Author: Publishing Manager

Lessons for democracy from Covid-19

Lessons for democracy from Covid-19

‘Another, more democratic world can be realised in the face of a crisis.’

Open access title DEMOCRACY IN A PANDEMIC: Participation in Response to Crisis recently published by UWP makes the case for enhanced engagement during and beyond emergency contexts. The book features numerous contributions from those involved directly in coordinating the response on the ground and is edited by Graham Smith of the Centre for the Study of Democracy, University of Westminster and Tim Hughes outgoing Director of Involve.

Is there a blueprint to follow that can help embed participation in the body politic? The many contributors separately make the case. Fuller details available here but the book can be downloaded or viewed online or purchased in print.

Migration, mobility and aircraft, sea serpents, deep time, Covid, poetry and Notre Dame de Paris ‘entangled’ – Anthropocenes Journal 2021 contents

Migration, mobility and aircraft, sea serpents, deep time, Covid, poetry and Notre Dame de Paris ‘entangled’ – Anthropocenes Journal 2021 contents

Seven new research articles/contributions have been published in UWP’s journal Anthropocenes – Human, Inhuman, Posthuman. Journal authors continue to rethink in the words of the editors (about the journal) ‘abstraction, art, architecture, design, governance, ecology, law, politics and discourses of science in the context of human, inhuman and posthuman frameworks’. And this is showcased in an eclectic and uniquely interdisciplinary mix of material published in Vol 2 issue 1 which covers January 2021 to the end of July so far.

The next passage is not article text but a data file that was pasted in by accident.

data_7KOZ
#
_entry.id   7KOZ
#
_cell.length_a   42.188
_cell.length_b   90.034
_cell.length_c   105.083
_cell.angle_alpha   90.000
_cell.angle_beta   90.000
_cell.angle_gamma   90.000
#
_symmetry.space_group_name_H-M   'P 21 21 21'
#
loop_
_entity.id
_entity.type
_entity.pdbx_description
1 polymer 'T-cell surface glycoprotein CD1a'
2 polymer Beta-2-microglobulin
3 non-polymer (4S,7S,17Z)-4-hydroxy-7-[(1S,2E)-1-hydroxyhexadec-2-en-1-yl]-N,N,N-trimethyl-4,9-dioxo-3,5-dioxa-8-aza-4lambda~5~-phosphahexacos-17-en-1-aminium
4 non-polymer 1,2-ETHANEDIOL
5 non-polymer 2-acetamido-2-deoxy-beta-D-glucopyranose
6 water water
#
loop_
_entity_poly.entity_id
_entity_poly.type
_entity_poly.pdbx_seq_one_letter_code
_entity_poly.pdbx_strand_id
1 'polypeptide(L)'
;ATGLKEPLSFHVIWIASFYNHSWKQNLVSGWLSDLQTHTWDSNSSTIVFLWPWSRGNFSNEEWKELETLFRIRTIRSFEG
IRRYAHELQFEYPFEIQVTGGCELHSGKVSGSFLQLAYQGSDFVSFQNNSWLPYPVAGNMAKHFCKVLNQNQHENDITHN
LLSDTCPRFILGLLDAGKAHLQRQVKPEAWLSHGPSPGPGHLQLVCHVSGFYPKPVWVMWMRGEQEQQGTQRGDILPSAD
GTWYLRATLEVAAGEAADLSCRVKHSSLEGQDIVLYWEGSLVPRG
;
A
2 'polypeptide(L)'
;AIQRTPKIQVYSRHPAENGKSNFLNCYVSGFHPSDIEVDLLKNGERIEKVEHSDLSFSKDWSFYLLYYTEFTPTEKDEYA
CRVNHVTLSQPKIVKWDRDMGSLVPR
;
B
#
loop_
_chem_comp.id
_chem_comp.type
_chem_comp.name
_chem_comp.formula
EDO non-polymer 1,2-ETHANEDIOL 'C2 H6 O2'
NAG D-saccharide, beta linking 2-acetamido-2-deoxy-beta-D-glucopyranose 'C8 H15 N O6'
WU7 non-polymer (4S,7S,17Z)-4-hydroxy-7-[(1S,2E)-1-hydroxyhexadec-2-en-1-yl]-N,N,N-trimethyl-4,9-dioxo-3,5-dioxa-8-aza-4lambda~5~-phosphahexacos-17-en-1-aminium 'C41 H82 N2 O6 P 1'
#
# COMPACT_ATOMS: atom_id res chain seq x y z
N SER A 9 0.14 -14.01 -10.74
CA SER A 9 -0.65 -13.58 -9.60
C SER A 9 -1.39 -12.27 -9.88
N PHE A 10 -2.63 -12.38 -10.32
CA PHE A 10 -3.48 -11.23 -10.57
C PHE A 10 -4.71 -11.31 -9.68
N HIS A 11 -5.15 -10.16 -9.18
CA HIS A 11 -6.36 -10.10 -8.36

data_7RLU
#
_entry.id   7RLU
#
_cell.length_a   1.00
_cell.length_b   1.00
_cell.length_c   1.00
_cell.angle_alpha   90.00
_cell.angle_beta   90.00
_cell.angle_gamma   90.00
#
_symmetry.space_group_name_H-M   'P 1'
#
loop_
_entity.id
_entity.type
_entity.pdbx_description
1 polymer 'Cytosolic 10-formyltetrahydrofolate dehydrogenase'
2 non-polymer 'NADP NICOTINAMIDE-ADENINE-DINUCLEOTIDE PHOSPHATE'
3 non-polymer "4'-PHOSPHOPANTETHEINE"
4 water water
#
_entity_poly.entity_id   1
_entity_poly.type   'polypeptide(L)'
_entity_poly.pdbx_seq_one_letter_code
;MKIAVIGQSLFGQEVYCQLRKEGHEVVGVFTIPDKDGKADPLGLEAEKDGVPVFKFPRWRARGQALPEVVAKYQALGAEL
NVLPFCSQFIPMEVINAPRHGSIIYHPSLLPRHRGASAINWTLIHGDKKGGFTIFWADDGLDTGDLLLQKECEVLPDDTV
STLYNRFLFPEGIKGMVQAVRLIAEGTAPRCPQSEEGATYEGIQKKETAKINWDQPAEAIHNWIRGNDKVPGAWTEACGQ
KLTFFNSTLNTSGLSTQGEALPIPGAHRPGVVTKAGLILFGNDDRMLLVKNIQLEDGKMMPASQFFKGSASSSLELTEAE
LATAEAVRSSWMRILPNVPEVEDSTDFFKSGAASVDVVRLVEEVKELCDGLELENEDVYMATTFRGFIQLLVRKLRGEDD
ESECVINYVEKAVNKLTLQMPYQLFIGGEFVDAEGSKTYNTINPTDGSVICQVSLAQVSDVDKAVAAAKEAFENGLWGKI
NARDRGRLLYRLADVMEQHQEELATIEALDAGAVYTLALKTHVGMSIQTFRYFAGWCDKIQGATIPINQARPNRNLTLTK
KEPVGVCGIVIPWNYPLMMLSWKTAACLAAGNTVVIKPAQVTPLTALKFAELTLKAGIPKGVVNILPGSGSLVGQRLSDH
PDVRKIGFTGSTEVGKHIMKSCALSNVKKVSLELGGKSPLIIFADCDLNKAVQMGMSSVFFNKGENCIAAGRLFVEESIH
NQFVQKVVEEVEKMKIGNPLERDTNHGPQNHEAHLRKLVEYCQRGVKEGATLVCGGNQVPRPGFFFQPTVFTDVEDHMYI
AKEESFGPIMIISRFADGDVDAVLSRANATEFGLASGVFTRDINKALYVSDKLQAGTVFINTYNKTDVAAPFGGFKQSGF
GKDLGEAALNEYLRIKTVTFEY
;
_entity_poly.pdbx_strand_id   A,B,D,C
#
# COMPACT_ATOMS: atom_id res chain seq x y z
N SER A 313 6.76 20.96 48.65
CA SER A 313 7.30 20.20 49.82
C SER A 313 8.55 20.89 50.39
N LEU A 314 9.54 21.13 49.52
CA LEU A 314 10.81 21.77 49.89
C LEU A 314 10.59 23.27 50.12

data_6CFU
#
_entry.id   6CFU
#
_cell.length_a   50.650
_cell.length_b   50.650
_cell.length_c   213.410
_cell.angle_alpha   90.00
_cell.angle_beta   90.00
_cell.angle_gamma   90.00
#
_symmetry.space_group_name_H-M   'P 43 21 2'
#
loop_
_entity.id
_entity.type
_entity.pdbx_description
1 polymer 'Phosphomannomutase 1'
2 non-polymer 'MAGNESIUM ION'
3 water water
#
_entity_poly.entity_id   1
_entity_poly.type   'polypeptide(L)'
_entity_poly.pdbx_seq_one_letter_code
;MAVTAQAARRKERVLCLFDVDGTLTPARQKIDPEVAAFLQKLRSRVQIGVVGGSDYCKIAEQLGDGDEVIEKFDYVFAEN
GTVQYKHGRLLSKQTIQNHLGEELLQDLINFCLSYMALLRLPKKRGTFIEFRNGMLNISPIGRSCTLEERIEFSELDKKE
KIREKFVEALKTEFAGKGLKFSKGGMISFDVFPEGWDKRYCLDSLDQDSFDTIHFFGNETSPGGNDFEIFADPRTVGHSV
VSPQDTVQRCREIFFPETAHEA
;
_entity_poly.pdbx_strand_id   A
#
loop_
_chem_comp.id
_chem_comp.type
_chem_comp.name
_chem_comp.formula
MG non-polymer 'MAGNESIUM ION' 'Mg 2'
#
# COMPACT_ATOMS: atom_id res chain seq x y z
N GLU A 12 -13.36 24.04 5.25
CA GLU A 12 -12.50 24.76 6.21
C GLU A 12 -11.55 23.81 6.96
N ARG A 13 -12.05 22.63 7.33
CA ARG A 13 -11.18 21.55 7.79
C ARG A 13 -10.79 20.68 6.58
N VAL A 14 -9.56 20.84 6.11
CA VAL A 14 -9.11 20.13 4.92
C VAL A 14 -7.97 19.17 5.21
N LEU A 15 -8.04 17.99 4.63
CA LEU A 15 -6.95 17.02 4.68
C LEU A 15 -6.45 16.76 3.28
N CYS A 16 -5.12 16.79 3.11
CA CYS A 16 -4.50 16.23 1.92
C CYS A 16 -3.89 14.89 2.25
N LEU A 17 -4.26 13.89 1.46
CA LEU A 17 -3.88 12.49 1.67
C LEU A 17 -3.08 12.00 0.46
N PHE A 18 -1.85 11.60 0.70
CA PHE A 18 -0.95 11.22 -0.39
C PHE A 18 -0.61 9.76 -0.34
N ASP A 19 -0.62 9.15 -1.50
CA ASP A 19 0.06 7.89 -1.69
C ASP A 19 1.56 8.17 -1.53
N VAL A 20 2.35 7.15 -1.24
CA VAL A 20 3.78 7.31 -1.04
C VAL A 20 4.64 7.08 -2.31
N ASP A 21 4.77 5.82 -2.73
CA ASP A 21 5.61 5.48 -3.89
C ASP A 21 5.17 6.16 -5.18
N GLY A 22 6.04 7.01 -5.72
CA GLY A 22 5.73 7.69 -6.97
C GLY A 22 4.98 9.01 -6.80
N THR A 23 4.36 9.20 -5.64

See here for the new issue contents for this year and here for 2020.

Readers have enthusiastically responded to the journal’s mix of material that mirrors and interprets the Anthropocene; that have reflected on the significance of eels, ‘sea serpents’, polar bears, invasive insects and human bodies; considered urban, mixed-use, dune, river and post-industrial landscapes; presented material as poetry, audio essays, visual essays, book reviews and creative writing on science. And of course reflected broadly on the key issues of climate change disasters, deep time, culture and the uses of architecture, data aesthetics, frontier technology, hyperobjects, Covid-19 and how to move beyond anthropocentricism.

Scholarly Publications Manager for UWP  – approaching deadline, end 25 July

Scholarly Publications Manager for UWP – approaching deadline, end 25 July

Details of the this post are available here. Salary range starts from £41,715 with a closing date of end Sunday 25 July. Further information can be found in the job description and person specification, which can be accessed via this link. Please note that an application must be completed: an email and CV is not sufficient to apply.

UWP recently celebrated the landmark of 1 million views and downloads of its book and journal publications. Further background on the Press’s development can be found here on the Ubiquity Press blog and a timeline of the early years here.

Based in the heart of Central London, the University of Westminster Press (UWP) is a relatively new digital-first open access publisher of peer reviewed academic books, policy briefs and journals that was launched in 2015. A key component of the University’s Open Research Environment, it exists to provide global public access to academic work in multiple formats. In partnership with our authors and editors, we publish in areas that reflect the teaching and research strengths of the University of Westminster in social sciences and humanities, science and technology, media arts and design and other subject areas. 


UWP is an open access, ‘new’ university press, publishing peer-reviewed academic books and journals. It functions as a mixed model diamond open access publisher supported by income from book sales, central university and departmental contributions, one-off external university and grant-holder donations and library membership collective funding notably Knowledge Unlatched’s ‘Select’ programmes for individual titles. Many of its publications are in the area of media and communications but it has published book titles in history, philosophy, geography, education and politics. Its activities are overseen by a single UWP Editorial Board